Marc Meyer argues that the Swiss National Bank must build up reserves, but this does not mean “foreign exchange reserves”, but “Swiss Franc reserves”. According to the constitution these reserves are owners’ equity denominated in Swiss Franc and some gold. Thomas Jordan’s famous paper “Does the SNB need equity” tries to overturn the constitution suggesting that the constitution accepts FX investments as “reserves”. Russia builds up foreign reserves with national resources, with equity, the SNB, however, with more and more Swiss Franc debt.
Effectively Meyer seems to be right: The euro lost 6% per year on average since 2008, but SNB’s yield on investment is under 1.5%. This implies that debt (or FX losses) rise far more quickly than foreign assets can yield.
This post originally appeared on Insideparadeplatz in German, it was written in 2013, far before the end of the euro peg.
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Swiss imperial ambitions killed at the Berezina
Over 200 years ago, there was a widespread opinion that Switzerland should compete with the other European nations. This idea attracted 8,000 young Swiss soldiers to become united with Napoleon against Russia. The hasty retreat was ended by the bitter cold of Berezina. Only 300 Swiss soldiers returned home.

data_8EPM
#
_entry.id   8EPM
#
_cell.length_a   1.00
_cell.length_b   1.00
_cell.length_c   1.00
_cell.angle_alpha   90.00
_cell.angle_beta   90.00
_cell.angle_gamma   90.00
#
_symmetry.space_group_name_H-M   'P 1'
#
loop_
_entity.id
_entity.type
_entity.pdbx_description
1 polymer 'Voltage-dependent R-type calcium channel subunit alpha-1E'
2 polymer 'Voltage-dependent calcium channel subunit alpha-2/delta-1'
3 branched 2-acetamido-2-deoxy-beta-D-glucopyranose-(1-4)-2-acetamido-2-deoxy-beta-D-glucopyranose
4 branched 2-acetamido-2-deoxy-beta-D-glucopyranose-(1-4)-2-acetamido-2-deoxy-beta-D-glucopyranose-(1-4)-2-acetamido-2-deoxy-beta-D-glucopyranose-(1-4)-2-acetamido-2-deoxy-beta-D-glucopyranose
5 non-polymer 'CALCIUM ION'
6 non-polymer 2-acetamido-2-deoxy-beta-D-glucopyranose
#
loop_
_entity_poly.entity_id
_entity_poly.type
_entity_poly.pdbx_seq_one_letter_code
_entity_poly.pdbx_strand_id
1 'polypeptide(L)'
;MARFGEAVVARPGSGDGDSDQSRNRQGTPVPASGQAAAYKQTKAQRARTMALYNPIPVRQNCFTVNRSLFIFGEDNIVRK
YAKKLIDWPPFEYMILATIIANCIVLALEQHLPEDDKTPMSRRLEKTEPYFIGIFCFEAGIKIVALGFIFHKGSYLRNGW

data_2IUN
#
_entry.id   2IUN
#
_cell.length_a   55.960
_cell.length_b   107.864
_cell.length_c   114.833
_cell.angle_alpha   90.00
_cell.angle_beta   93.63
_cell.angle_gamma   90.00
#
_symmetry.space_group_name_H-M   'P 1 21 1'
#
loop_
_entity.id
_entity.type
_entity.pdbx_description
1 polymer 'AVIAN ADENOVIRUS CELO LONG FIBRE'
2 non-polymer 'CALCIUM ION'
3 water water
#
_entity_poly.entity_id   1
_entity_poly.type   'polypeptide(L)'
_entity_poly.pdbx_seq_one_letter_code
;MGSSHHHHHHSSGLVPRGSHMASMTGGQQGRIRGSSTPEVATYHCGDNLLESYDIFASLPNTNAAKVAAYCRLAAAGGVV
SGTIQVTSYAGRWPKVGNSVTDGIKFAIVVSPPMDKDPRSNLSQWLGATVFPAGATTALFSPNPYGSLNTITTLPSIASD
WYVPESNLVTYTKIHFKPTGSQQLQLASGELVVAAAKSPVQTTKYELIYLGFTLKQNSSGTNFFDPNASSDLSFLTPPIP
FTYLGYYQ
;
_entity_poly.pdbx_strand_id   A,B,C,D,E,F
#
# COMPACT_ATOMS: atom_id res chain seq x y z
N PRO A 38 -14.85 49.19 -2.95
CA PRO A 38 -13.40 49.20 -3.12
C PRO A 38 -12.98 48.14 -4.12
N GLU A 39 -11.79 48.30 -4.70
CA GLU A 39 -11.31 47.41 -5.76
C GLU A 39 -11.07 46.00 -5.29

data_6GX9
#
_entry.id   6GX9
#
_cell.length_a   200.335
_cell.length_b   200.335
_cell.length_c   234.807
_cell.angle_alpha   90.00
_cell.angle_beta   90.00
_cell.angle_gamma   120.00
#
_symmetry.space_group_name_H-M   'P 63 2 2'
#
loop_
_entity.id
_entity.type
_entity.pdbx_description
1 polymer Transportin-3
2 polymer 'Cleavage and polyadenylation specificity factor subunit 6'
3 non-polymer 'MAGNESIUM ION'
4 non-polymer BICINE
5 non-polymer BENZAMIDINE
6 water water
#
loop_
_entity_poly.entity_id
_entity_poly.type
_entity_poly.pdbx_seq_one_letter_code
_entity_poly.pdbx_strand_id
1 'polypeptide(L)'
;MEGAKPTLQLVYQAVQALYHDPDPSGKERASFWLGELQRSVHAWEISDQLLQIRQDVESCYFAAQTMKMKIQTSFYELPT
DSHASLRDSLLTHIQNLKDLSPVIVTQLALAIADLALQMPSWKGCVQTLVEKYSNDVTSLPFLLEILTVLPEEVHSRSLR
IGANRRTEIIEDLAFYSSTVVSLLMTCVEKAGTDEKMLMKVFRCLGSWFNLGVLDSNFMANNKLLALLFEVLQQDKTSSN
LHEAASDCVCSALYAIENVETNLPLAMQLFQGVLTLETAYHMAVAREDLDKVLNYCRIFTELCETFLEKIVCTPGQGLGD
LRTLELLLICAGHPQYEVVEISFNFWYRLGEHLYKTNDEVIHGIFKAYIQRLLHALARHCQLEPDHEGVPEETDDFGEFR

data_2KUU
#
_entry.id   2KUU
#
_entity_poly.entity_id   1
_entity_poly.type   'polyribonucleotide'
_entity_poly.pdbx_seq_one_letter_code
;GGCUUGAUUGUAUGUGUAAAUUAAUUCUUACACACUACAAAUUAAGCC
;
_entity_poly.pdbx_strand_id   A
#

Thank God that today’s situation in Switzerland is not a question of life or death. However there is great concern about the Swiss economy and its survival. The risk stems from the exorbitant indirect debt of the Swiss National Bank (SNB) towards foreign countries.
Jordan and the Swiss press with imperialistic ambitions
Our Swiss National Bank thinks that she should be one of the big players. In his speech at the Economic Society of Berne, the head of the SNB, Thomas Jordan, compared the SNB balance sheet of the balance sheets of the great central banks. The balance sheets of the central banks have become bigger with the aim of fighting the financial crisis – so did the SNB. Jordan overlooks, however: Both the Fed and the ECB invest their assets in their own currency area. The SNB, however, invested almost exclusively abroad.
This is an unhedged currency risk, that can break our necks. In addition, the entire SNB value added is done abroad rather than in Switzerland – at the expense of Switzerland. Instead of boosting our economy, the SNB boosts foreign economies.